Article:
(Vehicle Standard (Australian Design Rule – Definitions and Vehicle Categories 2005 Compilation 3 19 September 2007).
There are no ADRs applicable to AA or AB category vehicles. There are ADRs for lighting, braking, noise, controls and dimensions for LA category vehicles, mostly referencing the equivalent UN ECE Regulations. An approval is required to supply to the market any road vehicle to which ADRs apply and an import approval is required to import any road vehicle into Australia.
New South Wales
In New South Wales, motor assisted pedal cycles with electric engines only does not need to be registered if the maximum engine output is less than 250 watts. Riders of cycles exempt from registration must follow the same rules as for cycles without motors, and vehicles requiring registration (mopeds) are treated as motorcycles.
However, as of October 2014 all petrol powered cycles are banned.
A bicycle, which is designed to be propelled by human power using pedals, may have an electric or petrol powered motor attached provided the motor's maximum power output does not exceed 200 watts.
As of 18 September 2012, the Victorian road rules have changed to enable a pedelec to be used as a bicycle in Victoria. The change will allow more options of power assisted pedal cycles under bicycle laws.
A pedelec is defined as meeting EU standard EN15194, has a motor of no more than 250w of continuous rated power and which is only to be activated by pedalling, when travelling at speeds of between 6 km/h and 25 km/h.
In Queensland, the situation is similar to Victoria. There are two types of legal motorised bicycle. For the first type, the electric motor must not be capable of generating more than 270 watts of power. For the second type, known as a "pedalec", the vehicle must comply with the European Standard for Power Assisted Pedal Cycles (EN15194).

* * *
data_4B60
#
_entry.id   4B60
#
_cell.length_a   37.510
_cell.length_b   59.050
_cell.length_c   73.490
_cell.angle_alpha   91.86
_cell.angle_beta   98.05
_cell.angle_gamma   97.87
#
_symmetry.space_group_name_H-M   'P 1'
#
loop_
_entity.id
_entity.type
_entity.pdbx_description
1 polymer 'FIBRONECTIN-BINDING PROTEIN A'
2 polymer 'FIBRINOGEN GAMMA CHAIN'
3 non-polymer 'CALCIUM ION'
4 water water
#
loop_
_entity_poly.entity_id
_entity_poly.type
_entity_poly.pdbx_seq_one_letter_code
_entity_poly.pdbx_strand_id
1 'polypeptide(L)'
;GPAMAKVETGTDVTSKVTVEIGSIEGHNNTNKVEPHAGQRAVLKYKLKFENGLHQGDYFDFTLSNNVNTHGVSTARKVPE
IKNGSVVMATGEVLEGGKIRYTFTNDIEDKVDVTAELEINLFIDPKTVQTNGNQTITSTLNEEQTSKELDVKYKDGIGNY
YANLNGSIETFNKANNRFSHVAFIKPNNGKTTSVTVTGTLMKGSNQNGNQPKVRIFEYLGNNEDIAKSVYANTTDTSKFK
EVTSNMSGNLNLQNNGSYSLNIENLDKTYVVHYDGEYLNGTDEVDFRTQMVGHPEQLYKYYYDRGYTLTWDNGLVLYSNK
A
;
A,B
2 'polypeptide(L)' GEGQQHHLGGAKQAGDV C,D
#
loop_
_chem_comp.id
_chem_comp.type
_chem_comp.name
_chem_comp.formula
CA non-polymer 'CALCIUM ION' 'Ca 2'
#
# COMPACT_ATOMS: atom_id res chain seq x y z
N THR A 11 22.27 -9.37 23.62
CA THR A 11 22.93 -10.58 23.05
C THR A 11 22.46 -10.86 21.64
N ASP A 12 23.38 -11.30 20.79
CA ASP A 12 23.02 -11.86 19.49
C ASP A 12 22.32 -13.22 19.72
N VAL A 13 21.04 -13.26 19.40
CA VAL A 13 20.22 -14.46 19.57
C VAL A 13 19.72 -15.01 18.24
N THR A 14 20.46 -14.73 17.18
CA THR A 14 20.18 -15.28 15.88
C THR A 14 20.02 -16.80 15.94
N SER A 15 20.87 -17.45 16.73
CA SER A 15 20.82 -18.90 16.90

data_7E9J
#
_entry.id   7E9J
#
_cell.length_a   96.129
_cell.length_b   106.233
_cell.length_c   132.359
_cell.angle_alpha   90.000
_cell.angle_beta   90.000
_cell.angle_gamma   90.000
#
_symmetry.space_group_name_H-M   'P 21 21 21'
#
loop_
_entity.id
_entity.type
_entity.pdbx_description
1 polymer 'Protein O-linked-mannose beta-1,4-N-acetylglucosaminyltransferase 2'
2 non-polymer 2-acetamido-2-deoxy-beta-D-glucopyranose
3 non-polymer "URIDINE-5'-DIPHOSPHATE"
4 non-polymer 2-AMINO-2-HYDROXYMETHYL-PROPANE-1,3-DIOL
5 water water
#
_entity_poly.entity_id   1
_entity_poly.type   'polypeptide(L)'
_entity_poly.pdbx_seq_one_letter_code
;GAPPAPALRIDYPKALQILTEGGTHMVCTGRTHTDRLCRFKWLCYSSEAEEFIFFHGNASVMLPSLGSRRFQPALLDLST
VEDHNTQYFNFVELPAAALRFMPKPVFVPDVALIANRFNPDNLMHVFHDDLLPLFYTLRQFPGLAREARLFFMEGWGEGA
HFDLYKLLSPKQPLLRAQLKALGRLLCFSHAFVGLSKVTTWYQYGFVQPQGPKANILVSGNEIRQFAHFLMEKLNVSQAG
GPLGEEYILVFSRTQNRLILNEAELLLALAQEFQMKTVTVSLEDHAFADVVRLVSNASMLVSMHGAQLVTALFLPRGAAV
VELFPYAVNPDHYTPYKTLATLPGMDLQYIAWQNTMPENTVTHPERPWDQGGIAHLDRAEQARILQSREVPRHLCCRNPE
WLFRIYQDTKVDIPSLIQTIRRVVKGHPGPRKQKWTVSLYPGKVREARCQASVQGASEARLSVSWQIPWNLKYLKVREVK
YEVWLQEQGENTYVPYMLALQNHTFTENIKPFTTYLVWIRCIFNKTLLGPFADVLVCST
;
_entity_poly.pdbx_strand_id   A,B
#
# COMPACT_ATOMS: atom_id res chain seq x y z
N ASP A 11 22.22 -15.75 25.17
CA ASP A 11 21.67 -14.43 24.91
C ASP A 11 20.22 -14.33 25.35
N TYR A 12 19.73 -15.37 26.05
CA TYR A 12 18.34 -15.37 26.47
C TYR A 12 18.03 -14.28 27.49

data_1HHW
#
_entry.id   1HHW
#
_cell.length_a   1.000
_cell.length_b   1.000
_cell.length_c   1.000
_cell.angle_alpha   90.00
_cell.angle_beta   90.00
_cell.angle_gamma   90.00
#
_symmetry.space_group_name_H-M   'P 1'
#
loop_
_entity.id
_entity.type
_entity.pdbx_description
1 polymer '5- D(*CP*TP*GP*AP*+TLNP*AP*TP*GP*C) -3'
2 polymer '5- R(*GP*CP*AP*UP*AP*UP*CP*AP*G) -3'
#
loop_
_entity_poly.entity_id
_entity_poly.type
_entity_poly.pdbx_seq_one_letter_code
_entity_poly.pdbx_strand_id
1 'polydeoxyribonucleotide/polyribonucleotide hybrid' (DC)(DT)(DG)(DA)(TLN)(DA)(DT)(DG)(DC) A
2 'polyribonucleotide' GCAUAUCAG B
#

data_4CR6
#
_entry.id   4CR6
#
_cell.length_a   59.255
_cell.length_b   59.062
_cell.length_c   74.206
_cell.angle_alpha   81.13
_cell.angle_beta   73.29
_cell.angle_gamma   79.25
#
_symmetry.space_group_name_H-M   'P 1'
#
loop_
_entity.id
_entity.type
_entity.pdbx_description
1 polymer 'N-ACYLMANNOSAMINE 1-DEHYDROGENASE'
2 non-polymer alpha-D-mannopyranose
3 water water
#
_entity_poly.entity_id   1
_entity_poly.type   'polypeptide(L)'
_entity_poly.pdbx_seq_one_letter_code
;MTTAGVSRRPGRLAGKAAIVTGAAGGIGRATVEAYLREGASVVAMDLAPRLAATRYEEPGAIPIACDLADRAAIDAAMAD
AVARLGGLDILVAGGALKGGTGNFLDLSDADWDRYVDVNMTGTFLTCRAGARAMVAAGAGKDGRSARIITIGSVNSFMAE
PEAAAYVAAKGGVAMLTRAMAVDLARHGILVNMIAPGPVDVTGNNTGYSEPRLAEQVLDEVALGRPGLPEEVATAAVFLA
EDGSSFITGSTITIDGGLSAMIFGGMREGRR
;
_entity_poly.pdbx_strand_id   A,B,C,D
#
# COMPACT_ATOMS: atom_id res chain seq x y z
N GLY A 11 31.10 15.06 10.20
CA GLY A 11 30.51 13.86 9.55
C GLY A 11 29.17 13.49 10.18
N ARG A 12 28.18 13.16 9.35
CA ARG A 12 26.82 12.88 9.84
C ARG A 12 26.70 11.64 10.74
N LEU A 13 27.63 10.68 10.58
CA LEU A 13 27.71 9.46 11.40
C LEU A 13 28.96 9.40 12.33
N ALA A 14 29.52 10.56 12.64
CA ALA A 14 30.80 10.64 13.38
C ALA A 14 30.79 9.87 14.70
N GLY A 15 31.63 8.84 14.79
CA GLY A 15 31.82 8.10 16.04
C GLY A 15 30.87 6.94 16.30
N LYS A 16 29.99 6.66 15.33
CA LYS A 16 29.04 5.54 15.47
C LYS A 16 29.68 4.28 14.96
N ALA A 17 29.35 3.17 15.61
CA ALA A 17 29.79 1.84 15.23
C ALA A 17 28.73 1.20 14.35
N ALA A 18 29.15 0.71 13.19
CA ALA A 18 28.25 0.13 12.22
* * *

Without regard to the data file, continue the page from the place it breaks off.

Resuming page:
The pedals on a motorised bicycle must be the primary source of power for the vehicle. If the motor is the primary source of power then the device cannot be classed as a motorised bicycle. For example, a device where the rider can twist a throttle and complete a journey using motor power only without using the pedals, would not be classed as a motorised bicycle.
Motorised bicycles can be ridden on all roads and paths, except where bicycles are specifically excluded. Riders do not need to have a driver licence to ride a motorised bicycle.
Eight provinces of Canada allow electric power assisted bicycles. In all eight provinces, e-bikes are limited to 500 W output, and cannot travel faster than 32 km/h (20 mph) on motor power alone on level ground. In Alberta prior to July 1, 2009, the limits were 750 W and 35 km/h (22 mph), but presently match federal legislation. Age restrictions vary in Canada. All require an approved helmet. Regulations may or may not require an interlock to prevent use of power when the rider is not pedaling. Some versions (e.g., if capable of operating without pedaling) of e-bikes require drivers' licenses in some provinces and have age restrictions. Vehicle licenses and liability insurance are not required. Generally, they are considered vehicles (like motorcycles and pedal cycles), so are subject to the same rules of the road as regular bicycles. In some cases, regulatory requirements have been complicated by lobbying in respect of the Segway PT.
Bicycles assisted by a gasoline motor or other fuel are regulated differently from e-bikes. These are classified as motorcycles, regardless of the power output of the motor and maximum attainable speed.
Note that in Canada, the term "assist bicycle" is the technical term for an e-bike and "power-assisted bicycle" is used in the Canadian Federal Legislation, but is carefully defined to only apply to electric motor assist, and specifically excludes internal combustion engines (though this is not the case in the United States).